In the massive world of publishing, where up to 1 million books are published every year,1 getting the word out about a book can be a herculean task. Ostensibly, that’s where review services come in, so today, we’re discussing the largest purveyors of those services: what they provide, how they provide it, and whether they’re worth an author’s time, money, and patience.
First is Kirkus Reviews, which has been around in various forms since 1933. The services it offers are designed to help publishers, agents, librarians, and readers make decisions on purchasing, stocking, and listing. According to the Kirkus website, the company published over 10,000 reviews, and with an average website impression of 1.5 million per month,2 those reviews are being seen by an enormous variety of people, some of whom are undoubtedly looking for new authors to champion.
What makes Kirkus even more impressive is the fact that, it began a service specifically designed for self-published books—Kirkus Indie—that allows authors to pay a fee in return for an honest review.3 It is important to be aware that the fee ($425 for “standard service”) only guarantees the book will be reviewed; it does not guarantee the review will be favorable (which would be unethical).
Once the review is complete, all rights are given to the author, including the decision to publish the review or not. If the author clicks the “Publish” button, the review is posted on the website and Kirkus allows the reproduction of that review in full for promotional use (including excerpting for the book’s cover). If a review is negative and the author decides not to publish it, “the review will never see the light of day.”4
The magazine portion of Kirkus publishes only seventy indie book reviews per month, and there are mixed opinions about whether a positive review in the magazine or on the website will ever translate into sales. This means that authors need to do as much research as possible to gain a deeper understanding of the process and whether it might be right for them.
Other sites work on the same idea as Kirkus but do not service self-published authors (BookPage, for example). Until recently, Publisher’s Weekly was part of that group. Then it began offering a service specifically for self-published authors—BookLife—which “provides a free and easy way to submit self-published books to Publishers Weekly for review.”5 BlueInk Review, IndieReader, and Self-Publishing Review also offer paid review services geared specifically toward self-published authors.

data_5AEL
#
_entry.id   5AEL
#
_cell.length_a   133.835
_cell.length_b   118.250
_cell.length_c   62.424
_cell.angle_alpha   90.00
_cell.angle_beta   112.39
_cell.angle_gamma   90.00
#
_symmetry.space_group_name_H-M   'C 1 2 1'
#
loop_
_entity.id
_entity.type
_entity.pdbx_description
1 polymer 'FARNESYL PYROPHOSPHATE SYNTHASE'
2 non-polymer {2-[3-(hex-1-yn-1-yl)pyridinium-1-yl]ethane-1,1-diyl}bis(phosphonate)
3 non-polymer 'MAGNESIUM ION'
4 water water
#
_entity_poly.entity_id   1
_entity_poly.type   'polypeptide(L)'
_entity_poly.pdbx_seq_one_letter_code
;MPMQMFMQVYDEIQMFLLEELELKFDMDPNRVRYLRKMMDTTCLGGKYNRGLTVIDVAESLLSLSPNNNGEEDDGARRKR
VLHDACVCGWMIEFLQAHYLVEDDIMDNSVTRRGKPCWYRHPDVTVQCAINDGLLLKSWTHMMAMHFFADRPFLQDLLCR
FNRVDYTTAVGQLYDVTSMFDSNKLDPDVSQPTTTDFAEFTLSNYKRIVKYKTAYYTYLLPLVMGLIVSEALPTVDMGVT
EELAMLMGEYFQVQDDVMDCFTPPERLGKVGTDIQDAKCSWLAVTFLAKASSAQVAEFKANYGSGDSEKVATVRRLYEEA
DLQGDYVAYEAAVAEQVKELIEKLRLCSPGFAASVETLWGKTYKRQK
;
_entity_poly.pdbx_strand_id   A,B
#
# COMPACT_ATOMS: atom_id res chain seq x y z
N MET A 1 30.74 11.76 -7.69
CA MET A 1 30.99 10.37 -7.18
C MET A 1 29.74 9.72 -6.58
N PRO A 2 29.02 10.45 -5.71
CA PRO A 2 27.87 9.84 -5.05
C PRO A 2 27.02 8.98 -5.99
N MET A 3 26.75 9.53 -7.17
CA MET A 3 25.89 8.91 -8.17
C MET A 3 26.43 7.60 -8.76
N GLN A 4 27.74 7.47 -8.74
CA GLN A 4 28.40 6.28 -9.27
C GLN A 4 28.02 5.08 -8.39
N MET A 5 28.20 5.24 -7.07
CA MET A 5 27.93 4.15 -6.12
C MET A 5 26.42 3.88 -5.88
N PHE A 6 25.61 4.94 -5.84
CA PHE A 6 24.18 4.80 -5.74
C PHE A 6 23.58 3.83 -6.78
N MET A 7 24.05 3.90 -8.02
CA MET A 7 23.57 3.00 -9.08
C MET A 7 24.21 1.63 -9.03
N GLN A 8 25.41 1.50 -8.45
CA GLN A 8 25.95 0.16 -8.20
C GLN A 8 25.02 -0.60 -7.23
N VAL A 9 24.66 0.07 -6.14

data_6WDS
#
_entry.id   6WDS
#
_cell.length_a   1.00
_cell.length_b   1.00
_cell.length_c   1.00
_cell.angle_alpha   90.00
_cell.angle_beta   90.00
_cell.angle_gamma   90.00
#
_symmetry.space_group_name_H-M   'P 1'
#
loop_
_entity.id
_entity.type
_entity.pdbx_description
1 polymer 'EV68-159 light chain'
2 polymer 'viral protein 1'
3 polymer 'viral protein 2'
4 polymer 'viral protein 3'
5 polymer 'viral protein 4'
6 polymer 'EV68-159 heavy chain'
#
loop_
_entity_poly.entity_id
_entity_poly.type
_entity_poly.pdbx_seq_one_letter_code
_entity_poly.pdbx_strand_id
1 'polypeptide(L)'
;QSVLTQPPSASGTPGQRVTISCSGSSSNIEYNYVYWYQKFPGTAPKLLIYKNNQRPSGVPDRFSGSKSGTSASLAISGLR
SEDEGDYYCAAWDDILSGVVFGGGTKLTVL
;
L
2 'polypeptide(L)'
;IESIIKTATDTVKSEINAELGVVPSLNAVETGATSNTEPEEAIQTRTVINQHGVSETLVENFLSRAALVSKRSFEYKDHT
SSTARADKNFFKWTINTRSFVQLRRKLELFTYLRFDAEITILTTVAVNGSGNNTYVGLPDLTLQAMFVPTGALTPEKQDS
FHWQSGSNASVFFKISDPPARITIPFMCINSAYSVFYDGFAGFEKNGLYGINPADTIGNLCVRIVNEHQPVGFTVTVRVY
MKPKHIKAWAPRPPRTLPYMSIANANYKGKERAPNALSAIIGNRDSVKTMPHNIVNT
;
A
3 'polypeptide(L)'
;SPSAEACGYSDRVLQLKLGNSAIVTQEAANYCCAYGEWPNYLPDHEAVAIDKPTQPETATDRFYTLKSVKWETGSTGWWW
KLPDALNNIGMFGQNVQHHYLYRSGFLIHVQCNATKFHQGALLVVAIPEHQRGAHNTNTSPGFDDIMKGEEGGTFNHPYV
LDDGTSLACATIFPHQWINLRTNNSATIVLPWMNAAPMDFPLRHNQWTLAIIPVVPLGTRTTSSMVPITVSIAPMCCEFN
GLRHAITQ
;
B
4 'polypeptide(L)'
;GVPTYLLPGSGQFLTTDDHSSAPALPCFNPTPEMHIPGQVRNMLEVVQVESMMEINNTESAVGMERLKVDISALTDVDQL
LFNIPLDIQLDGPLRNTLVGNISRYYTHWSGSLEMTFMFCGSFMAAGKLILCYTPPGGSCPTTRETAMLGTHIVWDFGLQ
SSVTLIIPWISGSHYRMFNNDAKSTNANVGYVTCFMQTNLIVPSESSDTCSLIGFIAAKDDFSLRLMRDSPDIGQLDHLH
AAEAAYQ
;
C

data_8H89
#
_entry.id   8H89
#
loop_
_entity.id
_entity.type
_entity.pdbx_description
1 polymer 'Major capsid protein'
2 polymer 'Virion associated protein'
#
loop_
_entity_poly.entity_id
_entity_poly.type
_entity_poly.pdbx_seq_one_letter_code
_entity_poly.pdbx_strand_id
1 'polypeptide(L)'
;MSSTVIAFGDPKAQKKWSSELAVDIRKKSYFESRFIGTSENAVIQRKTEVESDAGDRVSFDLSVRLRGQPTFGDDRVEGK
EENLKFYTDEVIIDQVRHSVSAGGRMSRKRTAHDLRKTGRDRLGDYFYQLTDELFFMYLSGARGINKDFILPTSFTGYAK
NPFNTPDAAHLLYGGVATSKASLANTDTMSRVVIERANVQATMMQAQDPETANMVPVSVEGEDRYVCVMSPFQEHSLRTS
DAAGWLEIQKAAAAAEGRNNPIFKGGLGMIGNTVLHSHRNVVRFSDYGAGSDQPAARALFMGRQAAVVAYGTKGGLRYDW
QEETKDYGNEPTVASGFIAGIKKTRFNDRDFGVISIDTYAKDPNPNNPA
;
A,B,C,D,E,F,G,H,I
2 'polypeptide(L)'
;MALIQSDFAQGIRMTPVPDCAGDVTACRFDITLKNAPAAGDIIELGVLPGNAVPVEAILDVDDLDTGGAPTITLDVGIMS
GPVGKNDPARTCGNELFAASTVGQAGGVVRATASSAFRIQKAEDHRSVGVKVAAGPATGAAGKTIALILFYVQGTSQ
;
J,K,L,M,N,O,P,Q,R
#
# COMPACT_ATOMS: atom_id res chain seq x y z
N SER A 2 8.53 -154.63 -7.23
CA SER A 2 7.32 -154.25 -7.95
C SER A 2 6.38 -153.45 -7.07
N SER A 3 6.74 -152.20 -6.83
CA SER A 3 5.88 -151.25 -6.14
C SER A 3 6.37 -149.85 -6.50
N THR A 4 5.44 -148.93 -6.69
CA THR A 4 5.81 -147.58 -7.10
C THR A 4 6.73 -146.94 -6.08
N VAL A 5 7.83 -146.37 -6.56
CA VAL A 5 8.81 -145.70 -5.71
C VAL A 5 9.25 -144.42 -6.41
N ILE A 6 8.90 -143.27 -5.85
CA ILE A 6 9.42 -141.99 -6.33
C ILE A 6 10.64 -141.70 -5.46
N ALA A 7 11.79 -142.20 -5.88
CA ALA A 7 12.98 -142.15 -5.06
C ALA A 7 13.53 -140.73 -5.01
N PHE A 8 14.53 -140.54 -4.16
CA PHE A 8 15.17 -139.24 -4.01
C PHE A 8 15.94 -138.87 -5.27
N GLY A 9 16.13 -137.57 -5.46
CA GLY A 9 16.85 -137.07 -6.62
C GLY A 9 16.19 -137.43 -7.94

Beyond paid services, authors can procure reviews in other ways, including through Goodreads, which offers a program that allows authors to reach out to potential readers by publicizing events, joining discussion groups, posting videos, hosting giveaways, and advertising—all of which can lead to an influx of unbiased reviews. Amazon offers a similar service.
In the end, whether the pursuit of book reviews is worth an author’s time and energy is a matter of opinion. We can only advise authors to do their research. Though the benefits of receiving a favorable review through any outlet are obvious, negative reviews also have their place, namely in helping authors progress in both their writing ability and their understanding of what readers are looking for. That means it doesn’t matter which review service an author chooses; it only matters that potential readers are introduced to the book in some positive way.
Remember the wise words of author Neil Gaiman:
If you make art, people will talk about it. Some of the things they say will be nice, some won’t. … If bad reviews (of whatever kind) upset you, just don’t read them. It’s not like you’ve signed an agreement with the person buying the book to exchange your book for their opinion. … I know people who love bad reviews, because it means they’ve made something happen and made people talk; I know people who have never read any of their reviews. It’s their call. You get on with making art.6